First, thank you for all you do and your book program. This is well written and not a dry academic text. It provided me with a number of insights about what happened at the Malheur Wildlife Refuge. I was not surprised by the independence of the county's residence and their desire to make their own decisions. What did surprise me was the lack of support given to the Bundy takeover by the community. I am afraid I had a very narrow and incorrect view of the conservative eastern Oregon community. Figured they would get behind anything that rid them of federal government interventions. Other than telling the story of Harney county and takeover at the refuge, the book is also a good roadmap of how to undertake collaborations. Especially striking to me was it really takes a long lead time to make them work. I also came away with a good feeling about communities and the need for them to pull together. My only complaint is there was a bit of repetition. Overall, a good read.

crohde

Review posted August 14, 2019

4

I have been looking for a good comprehensive overview of this event and how the local community stood up to the outsiders who tried to take over the Wildlife Refuge. This is a good book to show that local involvement from citizens can make changes and can have a large influence.

msevey2013

Review posted June 20, 2019

4

Great Read! Was an interesting insider point of view for a place that is close to my home in Eastern Oregon.

BC

Review posted June 11, 2019

5

Great read. Couldn't put it down. The author immersed himself in the community and the occupiers camp and meetings to gather factual information that brings to light the value of collaboration over tyranny.

Moehrke

Review posted June 5, 2019

5

One of the most interesting books I've read in years. This book taught me a lot about community resiliency in the face of unusual change.

dougsannes

Review posted June 3, 2019

4

Great information.

Jbaker3

Review posted May 28, 2019

4

This book provides a great overview of the 2016 takeover in Eastern Oregon

kstaton

Review posted May 24, 2019

3

Interesting read and information

shanawithee

Review posted May 17, 2019

5

Having lived through the takeover, I was looking forward to reading this book. It captured many points of view in an unbiased manner. It offered rational for some of the points of view. I found it a very factual account of the event. The photos captured the tumultuous times. It brought back nightmares. I have shared with other friends in the area and they too find it to be a factual account of the occupation.

MrJjSparks

Review posted April 22, 2019

5

Outstanding. Peter Walker does great service to the resilient people of Harney County in the face of the misguided, wrongheaded, and threatening takeover of the Malheur Refuge headquarters in 2015-16 by Amon Bundy and his followers. The compelling part of "Sagebrush Collaboration" is the narrative of the occupation of both the refuge headquarters and the town of Burns itself by the openly armed, mostly out of state militia. The second half of the book, however, pays homage to and outlines how Harney county residents including federal employees, ranch owners, timber concerns, and water users have come together over the last decades to find win-win solutions to problems in the high desert. I highly recommend this book to anyone with any connection to rural Oregon. Harney County's hard work at finding solutions to their problems should be a model for landowners, federal and state workers, and environmentalists here and across the country.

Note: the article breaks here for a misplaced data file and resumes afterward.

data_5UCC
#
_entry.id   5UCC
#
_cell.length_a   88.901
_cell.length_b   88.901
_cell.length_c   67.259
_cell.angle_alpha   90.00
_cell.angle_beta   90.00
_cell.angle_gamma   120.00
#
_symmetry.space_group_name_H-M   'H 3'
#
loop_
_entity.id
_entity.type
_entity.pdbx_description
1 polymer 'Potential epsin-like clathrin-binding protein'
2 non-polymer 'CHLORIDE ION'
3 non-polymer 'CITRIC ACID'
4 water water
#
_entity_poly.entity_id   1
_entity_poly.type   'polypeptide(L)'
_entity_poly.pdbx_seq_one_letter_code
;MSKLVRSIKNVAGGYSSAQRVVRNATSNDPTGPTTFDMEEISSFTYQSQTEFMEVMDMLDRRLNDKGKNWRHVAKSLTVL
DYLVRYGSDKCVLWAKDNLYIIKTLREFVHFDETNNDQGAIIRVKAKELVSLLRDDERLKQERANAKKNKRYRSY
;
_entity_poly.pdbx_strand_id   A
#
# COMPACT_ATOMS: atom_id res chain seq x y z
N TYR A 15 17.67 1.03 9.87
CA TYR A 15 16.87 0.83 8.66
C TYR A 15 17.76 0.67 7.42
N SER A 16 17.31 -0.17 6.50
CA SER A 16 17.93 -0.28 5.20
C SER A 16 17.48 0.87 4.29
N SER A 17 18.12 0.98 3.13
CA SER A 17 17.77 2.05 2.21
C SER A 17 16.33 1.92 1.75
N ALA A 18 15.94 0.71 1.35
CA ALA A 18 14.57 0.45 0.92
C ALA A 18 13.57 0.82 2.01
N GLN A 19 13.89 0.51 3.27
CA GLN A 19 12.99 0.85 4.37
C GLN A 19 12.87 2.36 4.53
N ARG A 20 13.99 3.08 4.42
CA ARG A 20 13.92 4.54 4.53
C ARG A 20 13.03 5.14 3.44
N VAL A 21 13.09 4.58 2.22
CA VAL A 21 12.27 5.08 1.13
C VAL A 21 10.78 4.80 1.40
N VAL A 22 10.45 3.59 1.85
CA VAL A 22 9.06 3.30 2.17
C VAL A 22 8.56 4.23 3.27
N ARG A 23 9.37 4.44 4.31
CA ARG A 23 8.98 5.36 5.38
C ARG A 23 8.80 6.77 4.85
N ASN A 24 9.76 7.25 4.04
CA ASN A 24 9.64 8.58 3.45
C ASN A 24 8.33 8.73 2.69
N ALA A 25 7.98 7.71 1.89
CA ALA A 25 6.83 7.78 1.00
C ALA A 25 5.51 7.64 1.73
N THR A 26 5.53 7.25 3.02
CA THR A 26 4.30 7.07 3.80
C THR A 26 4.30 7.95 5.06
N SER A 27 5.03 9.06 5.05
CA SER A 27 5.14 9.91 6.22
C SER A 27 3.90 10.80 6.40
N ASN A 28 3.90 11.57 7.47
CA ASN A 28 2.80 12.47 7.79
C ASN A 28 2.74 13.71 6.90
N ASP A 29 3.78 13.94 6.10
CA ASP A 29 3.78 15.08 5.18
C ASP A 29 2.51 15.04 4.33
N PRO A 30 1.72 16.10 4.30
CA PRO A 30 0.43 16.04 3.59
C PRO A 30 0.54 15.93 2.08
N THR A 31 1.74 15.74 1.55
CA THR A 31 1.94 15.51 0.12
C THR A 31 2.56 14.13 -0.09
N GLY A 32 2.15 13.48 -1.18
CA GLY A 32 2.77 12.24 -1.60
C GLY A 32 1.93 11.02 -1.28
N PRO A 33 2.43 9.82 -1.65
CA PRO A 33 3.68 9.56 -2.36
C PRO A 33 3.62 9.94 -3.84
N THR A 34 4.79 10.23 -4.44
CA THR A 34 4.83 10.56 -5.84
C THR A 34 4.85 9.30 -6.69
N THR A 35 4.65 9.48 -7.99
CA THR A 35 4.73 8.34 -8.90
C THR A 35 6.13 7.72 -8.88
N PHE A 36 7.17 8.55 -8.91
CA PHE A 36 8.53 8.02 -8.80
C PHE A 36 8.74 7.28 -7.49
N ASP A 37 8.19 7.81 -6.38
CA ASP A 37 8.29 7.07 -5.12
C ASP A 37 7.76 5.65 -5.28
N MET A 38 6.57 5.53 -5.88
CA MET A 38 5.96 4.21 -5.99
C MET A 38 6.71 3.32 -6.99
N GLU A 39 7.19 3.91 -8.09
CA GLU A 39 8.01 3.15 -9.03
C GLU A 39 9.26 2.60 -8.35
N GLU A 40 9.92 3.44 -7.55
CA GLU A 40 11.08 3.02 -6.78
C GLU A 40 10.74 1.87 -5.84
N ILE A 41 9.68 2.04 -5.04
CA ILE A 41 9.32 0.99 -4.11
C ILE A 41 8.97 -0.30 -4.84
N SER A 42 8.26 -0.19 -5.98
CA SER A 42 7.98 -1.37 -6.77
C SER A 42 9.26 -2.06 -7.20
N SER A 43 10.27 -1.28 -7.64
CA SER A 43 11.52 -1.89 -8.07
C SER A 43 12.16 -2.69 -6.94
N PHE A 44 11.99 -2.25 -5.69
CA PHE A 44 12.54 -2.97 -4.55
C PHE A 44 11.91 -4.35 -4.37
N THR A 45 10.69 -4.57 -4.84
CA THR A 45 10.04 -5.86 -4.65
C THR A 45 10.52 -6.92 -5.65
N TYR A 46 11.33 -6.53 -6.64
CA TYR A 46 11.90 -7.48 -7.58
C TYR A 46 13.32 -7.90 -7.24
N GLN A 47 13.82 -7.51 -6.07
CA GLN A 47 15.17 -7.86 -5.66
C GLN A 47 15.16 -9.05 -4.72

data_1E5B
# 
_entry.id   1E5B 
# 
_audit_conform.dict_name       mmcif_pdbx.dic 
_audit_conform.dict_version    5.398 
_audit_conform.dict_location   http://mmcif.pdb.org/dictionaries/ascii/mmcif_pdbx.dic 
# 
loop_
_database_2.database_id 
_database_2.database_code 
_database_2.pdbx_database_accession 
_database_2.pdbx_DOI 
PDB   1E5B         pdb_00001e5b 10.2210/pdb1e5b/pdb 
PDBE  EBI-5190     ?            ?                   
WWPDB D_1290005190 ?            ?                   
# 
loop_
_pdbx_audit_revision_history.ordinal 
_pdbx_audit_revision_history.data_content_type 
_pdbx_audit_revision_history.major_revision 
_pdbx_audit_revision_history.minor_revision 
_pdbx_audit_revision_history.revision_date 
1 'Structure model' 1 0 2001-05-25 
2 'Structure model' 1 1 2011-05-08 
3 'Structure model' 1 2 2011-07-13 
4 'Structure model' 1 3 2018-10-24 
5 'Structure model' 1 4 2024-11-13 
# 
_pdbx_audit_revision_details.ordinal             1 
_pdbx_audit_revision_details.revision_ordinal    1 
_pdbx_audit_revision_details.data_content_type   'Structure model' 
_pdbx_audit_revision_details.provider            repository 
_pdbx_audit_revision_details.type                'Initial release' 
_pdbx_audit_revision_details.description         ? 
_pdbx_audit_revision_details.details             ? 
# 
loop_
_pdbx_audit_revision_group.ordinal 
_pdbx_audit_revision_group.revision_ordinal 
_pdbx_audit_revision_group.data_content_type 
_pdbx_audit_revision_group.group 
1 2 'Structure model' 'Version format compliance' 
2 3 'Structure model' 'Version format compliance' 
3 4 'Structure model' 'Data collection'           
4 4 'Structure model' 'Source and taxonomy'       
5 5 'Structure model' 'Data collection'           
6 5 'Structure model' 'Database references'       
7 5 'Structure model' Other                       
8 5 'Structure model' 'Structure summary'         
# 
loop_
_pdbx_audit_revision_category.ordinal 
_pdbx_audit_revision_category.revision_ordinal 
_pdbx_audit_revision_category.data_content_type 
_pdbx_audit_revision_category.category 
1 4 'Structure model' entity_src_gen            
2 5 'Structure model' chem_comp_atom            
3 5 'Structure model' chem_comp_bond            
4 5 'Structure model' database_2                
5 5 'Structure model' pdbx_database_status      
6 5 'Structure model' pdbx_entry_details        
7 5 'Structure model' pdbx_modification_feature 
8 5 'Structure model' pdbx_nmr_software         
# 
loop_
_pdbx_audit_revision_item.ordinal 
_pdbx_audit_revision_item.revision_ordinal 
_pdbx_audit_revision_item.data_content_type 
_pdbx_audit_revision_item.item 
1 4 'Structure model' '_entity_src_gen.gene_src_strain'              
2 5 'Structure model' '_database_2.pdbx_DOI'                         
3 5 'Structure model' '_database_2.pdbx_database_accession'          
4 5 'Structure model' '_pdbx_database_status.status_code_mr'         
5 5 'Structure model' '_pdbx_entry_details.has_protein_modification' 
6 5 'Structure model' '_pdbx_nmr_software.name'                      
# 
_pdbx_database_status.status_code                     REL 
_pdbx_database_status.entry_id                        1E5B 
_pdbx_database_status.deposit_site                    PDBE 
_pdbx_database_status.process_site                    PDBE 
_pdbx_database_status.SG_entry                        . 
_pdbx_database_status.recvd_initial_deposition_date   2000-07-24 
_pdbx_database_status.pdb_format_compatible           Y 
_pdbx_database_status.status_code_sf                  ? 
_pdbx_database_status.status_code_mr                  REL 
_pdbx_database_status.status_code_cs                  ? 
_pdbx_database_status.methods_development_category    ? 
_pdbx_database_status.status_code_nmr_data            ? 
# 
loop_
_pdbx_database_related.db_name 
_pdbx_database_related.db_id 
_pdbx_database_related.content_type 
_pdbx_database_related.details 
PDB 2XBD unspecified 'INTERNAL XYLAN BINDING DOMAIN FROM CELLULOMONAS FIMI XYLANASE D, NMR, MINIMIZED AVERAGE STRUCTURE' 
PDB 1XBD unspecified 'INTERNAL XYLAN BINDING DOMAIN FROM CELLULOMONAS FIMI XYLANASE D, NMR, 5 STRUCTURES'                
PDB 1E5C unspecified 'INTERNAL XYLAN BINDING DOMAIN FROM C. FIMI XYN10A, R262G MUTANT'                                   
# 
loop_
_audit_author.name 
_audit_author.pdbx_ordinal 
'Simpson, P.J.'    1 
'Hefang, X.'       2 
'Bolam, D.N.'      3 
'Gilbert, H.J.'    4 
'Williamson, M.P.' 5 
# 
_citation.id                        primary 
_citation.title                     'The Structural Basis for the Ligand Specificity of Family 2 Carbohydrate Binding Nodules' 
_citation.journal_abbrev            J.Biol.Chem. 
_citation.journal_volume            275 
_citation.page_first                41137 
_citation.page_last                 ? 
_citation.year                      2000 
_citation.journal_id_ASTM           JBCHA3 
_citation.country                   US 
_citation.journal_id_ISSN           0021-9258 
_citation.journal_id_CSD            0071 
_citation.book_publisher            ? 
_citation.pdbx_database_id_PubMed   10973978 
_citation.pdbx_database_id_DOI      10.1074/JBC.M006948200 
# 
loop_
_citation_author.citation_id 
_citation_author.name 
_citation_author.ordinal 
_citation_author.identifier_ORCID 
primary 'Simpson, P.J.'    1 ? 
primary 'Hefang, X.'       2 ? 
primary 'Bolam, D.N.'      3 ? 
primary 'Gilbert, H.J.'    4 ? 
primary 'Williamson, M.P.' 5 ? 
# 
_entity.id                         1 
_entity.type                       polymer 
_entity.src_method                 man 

retiredtom

Review posted April 17, 2019

5

As the past director of the Ford Institute I consider this book a triumph of investigation and writing. A major insight is that it was the relationships in the community that were already ongoing that made the community resilient in the face of demanding outside interests. I recognized several names in the book from people who were in the leadership classes, which were about relationships (positive acquaintance), collaboration (just below the top of the Tupelo Model), and local control. This is a must read for anyone in a rural community and should be the topic of scores of group read discussions. If I had a criticism of the book it is that the subject of federal "overreach" emphasized lack of local participation, where my experience it is that agencies, through pressure from environmental and developmental groups, keep expanding their mission (mission creep). Still, I give it five stars and my strongest recommendation to read it and encourage others to, too. And, my compliments to Foundation for making it available.